Gustavo Rasso’s Painterly Approach to the Digital Print
Shhh, Digital, 85 x 87.5
The more one sees of digital art the clearer it becomes that some of its most impressive practitioners are those who were trained in drawing and painting before they took up the new medium. One excellent example of this can be seen in the work of Gustavo Rasso, an artist born in Buenos Aires, Argentina, whose digital works are on view in “Altered States of Reality: an Exhibition of Analog and Digital Photography, at Agora Gallery, 530 West 25th Street, from April 16 through May 7. (Reception: Thursday, April 22, from 6 to 8 PM.)
Rasso studied with the well known Argentinean artists Francisco Travieso and Néstor Cruz, and that traditional training, along with his study of Byzantine iconography, makes itself known in the strong compositional and coloristic qualities that distinguish his digital prints. Indeed, he exhibited his paintings at the French Alliance and the National Congress of Buenos Aires before beginning to work with computers in 2005, and moving on to his present works, of which he says, “My digital paintings are the result of a classical vision of painting wrapped in an infinity of possibilities that only the digital universe can provide.”
Rasso also cites his experiences as a child actor for theater, television and film from age six to sixteen as an experience that “marked my sensibility and gave me a versatility of expression that later appeared in my paintings.” And one can certainly see how he applies this theatrical sensibility to his new medium in his digital print, “Self-Portrait with Maria Callas’ Eyes.”
Here, the dark, distinctively slanted, almost feline eyes of the great opera diva are indeed superimposed over the artist’s face. Since Rasso himself is a striking-looking man, with a shaven head and distinctive bone structure, the composite image, in which the eyes appear slightly enlarged, is undeniably dramatic. The visual impact of the composition is further enhanced with translucent, fluorescent geometric color areas superimposed over the imaginative portrait, which also has virtual textures created with an infrared effect introduced into the oranges and greens in the background, as well as into the pale blue and darker purple hues on the figure’s bare shoulder.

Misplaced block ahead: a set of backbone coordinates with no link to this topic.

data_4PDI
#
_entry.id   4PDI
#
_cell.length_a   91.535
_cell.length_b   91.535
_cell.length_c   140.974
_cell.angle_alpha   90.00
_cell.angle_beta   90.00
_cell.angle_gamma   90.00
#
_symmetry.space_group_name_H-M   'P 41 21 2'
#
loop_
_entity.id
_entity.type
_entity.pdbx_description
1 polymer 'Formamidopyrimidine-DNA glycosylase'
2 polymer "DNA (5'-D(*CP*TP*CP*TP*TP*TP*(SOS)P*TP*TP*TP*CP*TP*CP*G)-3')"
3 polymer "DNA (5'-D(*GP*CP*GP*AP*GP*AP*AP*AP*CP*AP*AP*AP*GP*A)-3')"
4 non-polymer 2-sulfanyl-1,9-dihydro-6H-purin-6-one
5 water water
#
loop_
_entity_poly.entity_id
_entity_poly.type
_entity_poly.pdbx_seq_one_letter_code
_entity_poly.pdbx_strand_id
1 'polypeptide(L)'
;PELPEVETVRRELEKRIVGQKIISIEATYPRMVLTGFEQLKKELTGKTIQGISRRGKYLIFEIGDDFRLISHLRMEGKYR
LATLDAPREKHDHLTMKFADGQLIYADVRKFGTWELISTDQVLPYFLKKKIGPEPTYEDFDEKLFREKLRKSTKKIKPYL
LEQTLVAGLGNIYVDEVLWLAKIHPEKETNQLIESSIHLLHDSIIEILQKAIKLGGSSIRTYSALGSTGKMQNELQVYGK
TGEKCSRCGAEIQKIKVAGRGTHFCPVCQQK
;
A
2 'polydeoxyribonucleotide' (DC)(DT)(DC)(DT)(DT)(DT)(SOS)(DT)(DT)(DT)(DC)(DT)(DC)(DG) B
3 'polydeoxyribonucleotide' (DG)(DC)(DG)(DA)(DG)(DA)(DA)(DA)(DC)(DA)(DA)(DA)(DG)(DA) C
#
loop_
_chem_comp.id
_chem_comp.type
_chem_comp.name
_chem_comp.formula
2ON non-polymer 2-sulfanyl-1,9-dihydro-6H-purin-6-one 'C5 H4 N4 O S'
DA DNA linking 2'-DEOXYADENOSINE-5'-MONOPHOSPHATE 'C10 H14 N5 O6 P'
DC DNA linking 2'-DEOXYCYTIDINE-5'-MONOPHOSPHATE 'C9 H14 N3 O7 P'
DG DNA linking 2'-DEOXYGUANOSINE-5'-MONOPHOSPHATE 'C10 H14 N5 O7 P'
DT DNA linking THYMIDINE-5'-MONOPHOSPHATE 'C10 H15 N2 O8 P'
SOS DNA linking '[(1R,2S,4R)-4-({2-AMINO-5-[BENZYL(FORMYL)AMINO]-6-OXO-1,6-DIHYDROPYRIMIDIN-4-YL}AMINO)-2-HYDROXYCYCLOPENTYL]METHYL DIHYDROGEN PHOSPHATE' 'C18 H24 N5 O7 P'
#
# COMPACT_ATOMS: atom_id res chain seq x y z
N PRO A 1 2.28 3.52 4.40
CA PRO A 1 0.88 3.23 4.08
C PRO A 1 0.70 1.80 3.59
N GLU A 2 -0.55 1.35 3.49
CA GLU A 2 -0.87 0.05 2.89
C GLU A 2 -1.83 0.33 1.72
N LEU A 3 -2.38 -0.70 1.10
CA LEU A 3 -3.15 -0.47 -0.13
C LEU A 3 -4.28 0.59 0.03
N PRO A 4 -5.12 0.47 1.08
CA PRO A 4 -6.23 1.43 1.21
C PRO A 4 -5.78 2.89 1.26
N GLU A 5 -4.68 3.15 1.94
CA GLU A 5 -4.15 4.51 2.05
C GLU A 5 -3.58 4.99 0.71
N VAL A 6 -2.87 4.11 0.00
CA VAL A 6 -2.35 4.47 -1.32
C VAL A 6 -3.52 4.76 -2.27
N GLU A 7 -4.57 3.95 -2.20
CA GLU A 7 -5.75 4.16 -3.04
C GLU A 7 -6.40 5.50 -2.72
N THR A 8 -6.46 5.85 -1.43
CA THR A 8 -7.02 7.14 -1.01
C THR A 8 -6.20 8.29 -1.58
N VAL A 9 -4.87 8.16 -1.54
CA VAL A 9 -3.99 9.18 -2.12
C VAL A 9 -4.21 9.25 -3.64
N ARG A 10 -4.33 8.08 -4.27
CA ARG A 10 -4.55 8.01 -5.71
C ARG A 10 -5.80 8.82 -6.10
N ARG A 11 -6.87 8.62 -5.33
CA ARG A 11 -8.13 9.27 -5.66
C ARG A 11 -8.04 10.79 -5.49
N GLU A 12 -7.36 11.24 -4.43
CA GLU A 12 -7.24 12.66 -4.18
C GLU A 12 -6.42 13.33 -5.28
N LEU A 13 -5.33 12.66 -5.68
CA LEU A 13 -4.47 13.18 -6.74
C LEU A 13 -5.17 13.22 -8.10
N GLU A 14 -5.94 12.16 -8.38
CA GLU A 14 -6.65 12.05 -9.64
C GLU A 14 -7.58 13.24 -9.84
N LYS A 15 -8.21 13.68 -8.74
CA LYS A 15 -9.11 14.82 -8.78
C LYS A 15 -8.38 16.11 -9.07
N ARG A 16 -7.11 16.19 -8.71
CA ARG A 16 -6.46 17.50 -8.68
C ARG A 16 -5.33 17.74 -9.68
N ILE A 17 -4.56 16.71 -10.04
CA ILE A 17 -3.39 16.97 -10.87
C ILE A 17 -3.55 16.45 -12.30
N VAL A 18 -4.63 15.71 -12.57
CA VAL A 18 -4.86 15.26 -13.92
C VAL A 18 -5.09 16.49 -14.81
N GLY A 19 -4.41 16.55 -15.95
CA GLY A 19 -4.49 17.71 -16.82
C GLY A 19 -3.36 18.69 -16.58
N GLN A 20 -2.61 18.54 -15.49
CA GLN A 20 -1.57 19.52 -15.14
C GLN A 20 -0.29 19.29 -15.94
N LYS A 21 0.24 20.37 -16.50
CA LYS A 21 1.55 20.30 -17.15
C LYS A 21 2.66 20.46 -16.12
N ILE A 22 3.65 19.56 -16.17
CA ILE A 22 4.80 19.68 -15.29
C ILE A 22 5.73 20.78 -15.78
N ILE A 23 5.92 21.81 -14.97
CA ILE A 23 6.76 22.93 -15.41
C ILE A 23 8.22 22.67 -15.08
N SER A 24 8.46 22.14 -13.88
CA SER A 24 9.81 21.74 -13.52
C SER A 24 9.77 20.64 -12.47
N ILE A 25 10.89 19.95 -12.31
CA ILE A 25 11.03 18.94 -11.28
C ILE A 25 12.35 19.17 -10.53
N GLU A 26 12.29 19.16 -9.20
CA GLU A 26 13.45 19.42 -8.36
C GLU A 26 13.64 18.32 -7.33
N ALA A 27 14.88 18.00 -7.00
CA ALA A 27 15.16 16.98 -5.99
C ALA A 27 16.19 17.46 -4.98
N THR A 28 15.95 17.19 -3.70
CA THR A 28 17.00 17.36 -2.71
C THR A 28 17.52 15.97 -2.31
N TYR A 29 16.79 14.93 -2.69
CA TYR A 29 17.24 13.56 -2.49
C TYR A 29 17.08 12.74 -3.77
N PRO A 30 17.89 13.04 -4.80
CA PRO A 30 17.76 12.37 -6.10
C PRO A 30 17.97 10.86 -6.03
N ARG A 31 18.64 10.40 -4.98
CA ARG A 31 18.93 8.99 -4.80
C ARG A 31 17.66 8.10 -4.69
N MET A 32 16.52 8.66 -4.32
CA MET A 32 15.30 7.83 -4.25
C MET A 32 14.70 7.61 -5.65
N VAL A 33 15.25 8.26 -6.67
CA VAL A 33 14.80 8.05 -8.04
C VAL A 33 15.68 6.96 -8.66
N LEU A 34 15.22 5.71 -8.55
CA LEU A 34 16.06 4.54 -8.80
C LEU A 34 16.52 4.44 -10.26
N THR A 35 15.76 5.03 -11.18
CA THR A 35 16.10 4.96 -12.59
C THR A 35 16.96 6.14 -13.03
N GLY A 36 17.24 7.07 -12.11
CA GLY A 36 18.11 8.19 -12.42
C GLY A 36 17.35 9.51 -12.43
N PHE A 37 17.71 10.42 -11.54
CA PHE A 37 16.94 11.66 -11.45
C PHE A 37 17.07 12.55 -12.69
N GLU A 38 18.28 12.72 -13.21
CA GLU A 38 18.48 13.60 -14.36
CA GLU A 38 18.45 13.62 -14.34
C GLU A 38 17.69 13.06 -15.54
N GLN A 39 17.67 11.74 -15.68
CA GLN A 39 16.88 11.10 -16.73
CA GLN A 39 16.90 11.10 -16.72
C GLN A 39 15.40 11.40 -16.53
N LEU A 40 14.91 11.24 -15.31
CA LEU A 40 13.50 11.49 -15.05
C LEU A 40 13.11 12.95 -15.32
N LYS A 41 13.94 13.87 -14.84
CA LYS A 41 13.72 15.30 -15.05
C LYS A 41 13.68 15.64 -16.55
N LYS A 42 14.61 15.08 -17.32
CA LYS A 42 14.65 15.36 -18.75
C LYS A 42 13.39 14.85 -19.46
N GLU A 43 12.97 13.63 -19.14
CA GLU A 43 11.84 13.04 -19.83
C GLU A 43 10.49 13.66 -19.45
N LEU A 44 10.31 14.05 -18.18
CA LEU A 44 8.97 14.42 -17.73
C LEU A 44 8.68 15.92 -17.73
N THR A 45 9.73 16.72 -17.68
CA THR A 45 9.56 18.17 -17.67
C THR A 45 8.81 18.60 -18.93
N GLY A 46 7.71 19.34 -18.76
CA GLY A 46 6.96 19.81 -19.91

All of Rasso’s prints are iconic, a throwback to his fascination with Byzantine motifs; yet there is also a kinship with Warhol in Rasso’s use of color, which he seems to acknowledge when he refers to himself as “a pop artist whose voice is characterized by a multiplicity of themes.” Perhaps the latter kinship is most apparent in “Shostakovic,” a digital print in which the Russian composer’s face and distinctive round eyeglasses are multiplied and layered with brilliant red green and yellow hues. However, Rasso goes further than his pop predecessor, making those strident colors break up into an abstract composition of fractured neocubistic planes that actually deconstruct the image, suggesting how the composer’s musical experimentation departed radically from the tenets of Soviet Realism.
Much to his credit, Rasso himself makes each new theme an occasion for experiment. In “Winnie (Sir Winston Churchill),” for example, he forgoes strident color and sets an image of the British Prime Minister as a child against a background of steely swirls that seem nothing less than the motors of destiny gathering force to determine this seemingly innocuous young boy’s future role in history.
Marie R. Pagano
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